The “Music in the Park” series, now in its 12th year, takes place in Robert Smith Memorial Park, located behind the Uptown Gallery and Dr. Robert Smith House on North Main Street. This year, “Vessels of Clay” kicked off the music series.
The Southern gospel quartet sang standards from 5 p.m. to 7 p.m. Some of the songs performed include “The Anchor Holds,” “On the Jericho Road,” and “This Old House.” The group performed for around an hour, then took a break before singing its final set.
Yesterday was James Kemp’s birthday, and Vessels of Clay sang one of his favorite songs, “The Anchor Holds.”
“I grew up hearing that song ... There’s a lot of meaning in that for me,” said Kemp, a native of Mount Airy.
He enjoys coming to the music series each year because he said it’s a “happy occasion” and a “good social.”
“It’s just a wonderful gathering of local folks,” Kemp remarked.
He is a big fan of Vessels of Clay. Kemp said, “They are just out of this world.”
Katrina Hiatt from Mount Airy had never heard Vessels of Clay before, but she said, “I love gospel music.”
Hiatt comes to the music series in the park each year and said the event was worth being outside in the heat. She fanned herself to keep cool during the event.
“I enjoy it — the music, the atmosphere, the people,” said Hiatt.
Brookie Bunton of Mount Airy attends Antioch Baptist Church, the church where the singing group originated. She loves to hear the group sing but also comes to hear some other singers at the outdoor concerts at the Robert Smith House.
“It’s just nice, it’s pleasant. It’s a chance to see people that you don’t get to see too often,” said Bunton of the event.
Her favorite song also was “The Anchor Holds,” because she said the song has meant a lot to her after the loss of family members.
Vessels of Clay has been performing at the music series for six years. The quartet has been together for 11 years and is comprised of Bob Chilton, Lamar Short, Mike Walker, and Wayne Jones. Nancy Goins is the pianist for the group, and Garry Goins is the sound technician. The group has a Web site, www.vesselsofclayquartet.com.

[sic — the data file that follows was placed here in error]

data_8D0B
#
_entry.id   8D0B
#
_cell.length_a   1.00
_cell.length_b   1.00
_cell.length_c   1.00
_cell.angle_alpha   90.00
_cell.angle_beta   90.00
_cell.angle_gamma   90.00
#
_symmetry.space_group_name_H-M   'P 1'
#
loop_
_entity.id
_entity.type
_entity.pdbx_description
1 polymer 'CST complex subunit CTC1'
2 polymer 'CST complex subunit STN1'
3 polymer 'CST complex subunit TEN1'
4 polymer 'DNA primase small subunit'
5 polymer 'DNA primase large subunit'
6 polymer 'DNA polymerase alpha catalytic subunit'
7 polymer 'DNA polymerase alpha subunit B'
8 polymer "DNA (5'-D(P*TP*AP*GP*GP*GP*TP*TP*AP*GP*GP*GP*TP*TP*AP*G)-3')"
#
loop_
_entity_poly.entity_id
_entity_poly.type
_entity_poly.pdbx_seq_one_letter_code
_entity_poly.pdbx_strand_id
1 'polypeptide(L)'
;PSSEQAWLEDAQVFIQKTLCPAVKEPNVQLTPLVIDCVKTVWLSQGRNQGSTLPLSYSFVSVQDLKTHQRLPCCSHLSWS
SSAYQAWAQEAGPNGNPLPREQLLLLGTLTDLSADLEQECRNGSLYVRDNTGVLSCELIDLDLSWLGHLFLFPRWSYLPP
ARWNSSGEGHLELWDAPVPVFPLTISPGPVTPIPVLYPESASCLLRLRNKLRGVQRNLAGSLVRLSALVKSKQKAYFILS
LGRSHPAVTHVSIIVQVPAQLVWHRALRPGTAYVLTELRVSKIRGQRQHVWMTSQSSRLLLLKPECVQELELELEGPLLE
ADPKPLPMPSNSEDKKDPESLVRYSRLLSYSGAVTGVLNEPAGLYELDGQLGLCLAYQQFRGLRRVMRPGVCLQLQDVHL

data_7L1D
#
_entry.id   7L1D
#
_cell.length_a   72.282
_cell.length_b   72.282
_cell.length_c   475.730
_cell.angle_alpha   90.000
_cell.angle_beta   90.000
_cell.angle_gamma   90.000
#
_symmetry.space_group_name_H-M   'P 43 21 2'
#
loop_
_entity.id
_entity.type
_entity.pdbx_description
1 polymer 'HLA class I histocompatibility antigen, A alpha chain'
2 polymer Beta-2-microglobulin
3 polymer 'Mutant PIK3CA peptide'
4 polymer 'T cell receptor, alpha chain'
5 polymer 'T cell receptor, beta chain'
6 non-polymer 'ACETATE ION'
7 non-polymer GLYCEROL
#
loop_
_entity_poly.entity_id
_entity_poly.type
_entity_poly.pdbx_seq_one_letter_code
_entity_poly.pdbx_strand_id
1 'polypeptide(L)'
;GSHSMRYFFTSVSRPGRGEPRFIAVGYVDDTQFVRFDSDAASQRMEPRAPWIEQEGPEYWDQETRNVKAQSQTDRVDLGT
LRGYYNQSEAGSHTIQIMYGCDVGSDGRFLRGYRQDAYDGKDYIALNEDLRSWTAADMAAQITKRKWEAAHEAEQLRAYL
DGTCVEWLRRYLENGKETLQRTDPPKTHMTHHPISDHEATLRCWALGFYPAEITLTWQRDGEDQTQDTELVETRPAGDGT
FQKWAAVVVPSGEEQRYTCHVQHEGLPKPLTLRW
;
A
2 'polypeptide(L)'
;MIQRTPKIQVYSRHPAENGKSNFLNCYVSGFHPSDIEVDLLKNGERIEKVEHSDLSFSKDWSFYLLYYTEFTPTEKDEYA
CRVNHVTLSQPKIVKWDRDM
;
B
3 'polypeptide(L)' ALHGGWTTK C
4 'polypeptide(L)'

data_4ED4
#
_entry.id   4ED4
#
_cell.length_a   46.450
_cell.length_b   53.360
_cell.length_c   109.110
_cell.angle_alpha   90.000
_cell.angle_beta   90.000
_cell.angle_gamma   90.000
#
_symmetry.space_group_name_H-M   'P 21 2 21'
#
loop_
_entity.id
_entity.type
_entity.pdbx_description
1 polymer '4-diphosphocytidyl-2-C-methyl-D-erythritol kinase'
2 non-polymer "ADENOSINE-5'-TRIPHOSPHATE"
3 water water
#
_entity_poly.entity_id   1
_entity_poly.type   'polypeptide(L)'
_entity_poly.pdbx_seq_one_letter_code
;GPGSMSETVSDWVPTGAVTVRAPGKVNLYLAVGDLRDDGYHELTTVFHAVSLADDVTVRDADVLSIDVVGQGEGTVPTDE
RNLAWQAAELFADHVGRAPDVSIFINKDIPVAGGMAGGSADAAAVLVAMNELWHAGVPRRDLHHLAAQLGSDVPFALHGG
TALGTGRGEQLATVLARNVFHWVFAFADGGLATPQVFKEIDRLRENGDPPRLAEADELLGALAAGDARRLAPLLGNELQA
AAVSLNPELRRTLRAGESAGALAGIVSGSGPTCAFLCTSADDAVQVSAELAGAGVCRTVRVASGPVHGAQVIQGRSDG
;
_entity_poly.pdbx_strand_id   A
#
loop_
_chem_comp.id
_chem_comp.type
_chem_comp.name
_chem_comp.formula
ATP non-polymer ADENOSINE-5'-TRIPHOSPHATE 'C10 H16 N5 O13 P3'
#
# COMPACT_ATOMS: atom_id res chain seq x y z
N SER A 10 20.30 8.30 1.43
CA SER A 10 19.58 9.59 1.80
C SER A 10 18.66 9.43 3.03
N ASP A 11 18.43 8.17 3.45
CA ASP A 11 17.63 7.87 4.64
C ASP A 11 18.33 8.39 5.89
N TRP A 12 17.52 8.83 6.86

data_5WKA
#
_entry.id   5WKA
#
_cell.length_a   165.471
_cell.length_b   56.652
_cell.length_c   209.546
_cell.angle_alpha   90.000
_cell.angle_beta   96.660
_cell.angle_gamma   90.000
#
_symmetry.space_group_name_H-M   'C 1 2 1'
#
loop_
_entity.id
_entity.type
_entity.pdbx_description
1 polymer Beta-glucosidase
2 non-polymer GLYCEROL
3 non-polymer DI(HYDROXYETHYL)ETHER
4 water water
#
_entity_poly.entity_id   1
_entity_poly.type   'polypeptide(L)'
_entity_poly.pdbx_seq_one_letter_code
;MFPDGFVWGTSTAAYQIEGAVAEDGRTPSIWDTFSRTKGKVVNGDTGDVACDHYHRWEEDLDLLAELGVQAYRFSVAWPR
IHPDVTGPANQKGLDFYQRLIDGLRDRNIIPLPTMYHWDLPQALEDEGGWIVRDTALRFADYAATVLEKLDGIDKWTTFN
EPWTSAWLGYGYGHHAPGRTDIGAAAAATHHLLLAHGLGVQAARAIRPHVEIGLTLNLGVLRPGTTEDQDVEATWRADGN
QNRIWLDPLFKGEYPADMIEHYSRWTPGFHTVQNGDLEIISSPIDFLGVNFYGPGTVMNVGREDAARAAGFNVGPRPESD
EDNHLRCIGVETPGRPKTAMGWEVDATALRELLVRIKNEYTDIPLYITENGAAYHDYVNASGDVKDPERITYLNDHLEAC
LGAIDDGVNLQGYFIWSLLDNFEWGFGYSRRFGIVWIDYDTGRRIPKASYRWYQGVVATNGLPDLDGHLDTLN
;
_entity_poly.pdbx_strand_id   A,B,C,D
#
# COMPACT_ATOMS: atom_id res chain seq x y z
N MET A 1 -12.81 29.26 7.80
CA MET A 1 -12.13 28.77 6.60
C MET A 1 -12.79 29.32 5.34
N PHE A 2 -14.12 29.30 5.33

Chilton, tenor for the group, said of the event, “We just enjoy it. It’s hot, but it’s fun.”
He continued, “It’s free for the community. To me it’s a great event. We don’t have enough free stuff like this.”
He said it also offers people the opportunity to socialize outdoors. “We all stay cooped up in our houses so much. It’s good to get out for a change,” he said.
Chilton said, “I’m very pleased with the turnout today, especially in the heat.”
Cindy Puckett, horticulturist for the Gilmer-Smith Foundation, estimated that around 80 people were at the kick-off shortly after it began. People continued to come in, and she said she wouldn’t be surprised if 125 people attended total. She said the event usually draws 50 to 100 people.
“This group is one of the area favorites,” she remarked. Puckett said as many as 200 people have come to hear Vessels of Clay before.
The Gilmer-Smith Foundation schedules a variety of musicians to perform each year. This year, Stevie Barr and Bruce Mosley will perform bluegrass on July 25 and jazz singer Melva Houston will perform on August 22.
“It’s a broad variety of music,” said Puckett. “(Ann Vaughn) tries to bring back favorites.”
Vaughn, director of the Gilmer-Smith Foundation, is usually at the event but was out of town and unable to attend the kick-off.
The fourth Sunday event is free for the public. People are encouraged to bring lawn chairs or blankets and a picnic supper. The foundation provides lemonade.
“It’s a wonderful way to spend a Sunday afternoon,” said Puckett.
For more information about the event, call 786-6856. The Dr. Robert Smith House is located at 615 North Main Street.
Contact Meghann Evans at email@example.com or 719-1952.